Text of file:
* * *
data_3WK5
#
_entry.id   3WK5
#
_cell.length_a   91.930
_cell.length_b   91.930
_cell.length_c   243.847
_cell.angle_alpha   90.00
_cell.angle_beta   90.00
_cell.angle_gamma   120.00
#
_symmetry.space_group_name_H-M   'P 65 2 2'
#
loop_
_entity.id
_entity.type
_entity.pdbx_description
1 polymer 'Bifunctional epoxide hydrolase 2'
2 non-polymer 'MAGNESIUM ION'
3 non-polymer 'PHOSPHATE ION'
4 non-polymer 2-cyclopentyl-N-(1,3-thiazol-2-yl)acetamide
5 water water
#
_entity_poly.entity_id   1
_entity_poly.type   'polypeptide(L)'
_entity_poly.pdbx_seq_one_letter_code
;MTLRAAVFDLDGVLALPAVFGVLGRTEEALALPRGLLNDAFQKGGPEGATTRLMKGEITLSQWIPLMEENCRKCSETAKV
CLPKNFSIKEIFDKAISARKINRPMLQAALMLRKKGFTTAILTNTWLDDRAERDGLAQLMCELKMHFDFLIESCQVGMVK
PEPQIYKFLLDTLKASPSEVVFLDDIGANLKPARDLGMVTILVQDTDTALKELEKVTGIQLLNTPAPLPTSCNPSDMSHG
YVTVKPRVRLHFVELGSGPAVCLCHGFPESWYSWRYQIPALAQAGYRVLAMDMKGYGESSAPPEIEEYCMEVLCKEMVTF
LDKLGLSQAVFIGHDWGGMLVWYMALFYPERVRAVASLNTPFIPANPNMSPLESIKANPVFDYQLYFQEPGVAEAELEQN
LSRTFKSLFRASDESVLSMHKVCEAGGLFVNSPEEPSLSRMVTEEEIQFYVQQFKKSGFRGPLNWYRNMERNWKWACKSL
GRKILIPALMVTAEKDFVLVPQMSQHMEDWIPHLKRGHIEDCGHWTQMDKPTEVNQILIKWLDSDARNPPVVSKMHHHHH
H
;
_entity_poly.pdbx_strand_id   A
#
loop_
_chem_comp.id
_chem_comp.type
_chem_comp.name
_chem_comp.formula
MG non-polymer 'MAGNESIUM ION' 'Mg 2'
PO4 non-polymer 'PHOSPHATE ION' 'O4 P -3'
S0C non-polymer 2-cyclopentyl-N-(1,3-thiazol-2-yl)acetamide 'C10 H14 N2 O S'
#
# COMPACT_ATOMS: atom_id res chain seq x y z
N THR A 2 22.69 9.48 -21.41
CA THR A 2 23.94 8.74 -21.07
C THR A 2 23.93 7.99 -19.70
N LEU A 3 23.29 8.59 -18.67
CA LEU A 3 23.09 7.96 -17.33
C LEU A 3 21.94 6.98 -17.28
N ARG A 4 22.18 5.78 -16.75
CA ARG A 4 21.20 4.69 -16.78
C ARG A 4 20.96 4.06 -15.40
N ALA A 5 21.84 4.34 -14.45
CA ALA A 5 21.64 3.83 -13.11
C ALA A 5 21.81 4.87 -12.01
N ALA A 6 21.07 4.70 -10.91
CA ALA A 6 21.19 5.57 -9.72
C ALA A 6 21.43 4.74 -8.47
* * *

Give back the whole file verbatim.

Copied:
data_3WK5
#
_entry.id   3WK5
#
_cell.length_a   91.930
_cell.length_b   91.930
_cell.length_c   243.847
_cell.angle_alpha   90.00
_cell.angle_beta   90.00
_cell.angle_gamma   120.00
#
_symmetry.space_group_name_H-M   'P 65 2 2'
#
loop_
_entity.id
_entity.type
_entity.pdbx_description
1 polymer 'Bifunctional epoxide hydrolase 2'
2 non-polymer 'MAGNESIUM ION'
3 non-polymer 'PHOSPHATE ION'
4 non-polymer 2-cyclopentyl-N-(1,3-thiazol-2-yl)acetamide
5 water water
#
_entity_poly.entity_id   1
_entity_poly.type   'polypeptide(L)'
_entity_poly.pdbx_seq_one_letter_code
;MTLRAAVFDLDGVLALPAVFGVLGRTEEALALPRGLLNDAFQKGGPEGATTRLMKGEITLSQWIPLMEENCRKCSETAKV
CLPKNFSIKEIFDKAISARKINRPMLQAALMLRKKGFTTAILTNTWLDDRAERDGLAQLMCELKMHFDFLIESCQVGMVK
PEPQIYKFLLDTLKASPSEVVFLDDIGANLKPARDLGMVTILVQDTDTALKELEKVTGIQLLNTPAPLPTSCNPSDMSHG
YVTVKPRVRLHFVELGSGPAVCLCHGFPESWYSWRYQIPALAQAGYRVLAMDMKGYGESSAPPEIEEYCMEVLCKEMVTF
LDKLGLSQAVFIGHDWGGMLVWYMALFYPERVRAVASLNTPFIPANPNMSPLESIKANPVFDYQLYFQEPGVAEAELEQN
LSRTFKSLFRASDESVLSMHKVCEAGGLFVNSPEEPSLSRMVTEEEIQFYVQQFKKSGFRGPLNWYRNMERNWKWACKSL
GRKILIPALMVTAEKDFVLVPQMSQHMEDWIPHLKRGHIEDCGHWTQMDKPTEVNQILIKWLDSDARNPPVVSKMHHHHH
H
;
_entity_poly.pdbx_strand_id   A
#
loop_
_chem_comp.id
_chem_comp.type
_chem_comp.name
_chem_comp.formula
MG non-polymer 'MAGNESIUM ION' 'Mg 2'
PO4 non-polymer 'PHOSPHATE ION' 'O4 P -3'
S0C non-polymer 2-cyclopentyl-N-(1,3-thiazol-2-yl)acetamide 'C10 H14 N2 O S'
#
# COMPACT_ATOMS: atom_id res chain seq x y z
N THR A 2 22.69 9.48 -21.41
CA THR A 2 23.94 8.74 -21.07
C THR A 2 23.93 7.99 -19.70
N LEU A 3 23.29 8.59 -18.67
CA LEU A 3 23.09 7.96 -17.33
C LEU A 3 21.94 6.98 -17.28
N ARG A 4 22.18 5.78 -16.75
CA ARG A 4 21.20 4.69 -16.78
C ARG A 4 20.96 4.06 -15.40
N ALA A 5 21.84 4.34 -14.45
CA ALA A 5 21.64 3.83 -13.11
C ALA A 5 21.81 4.87 -12.01
N ALA A 6 21.07 4.70 -10.91
CA ALA A 6 21.19 5.57 -9.72
C ALA A 6 21.43 4.74 -8.47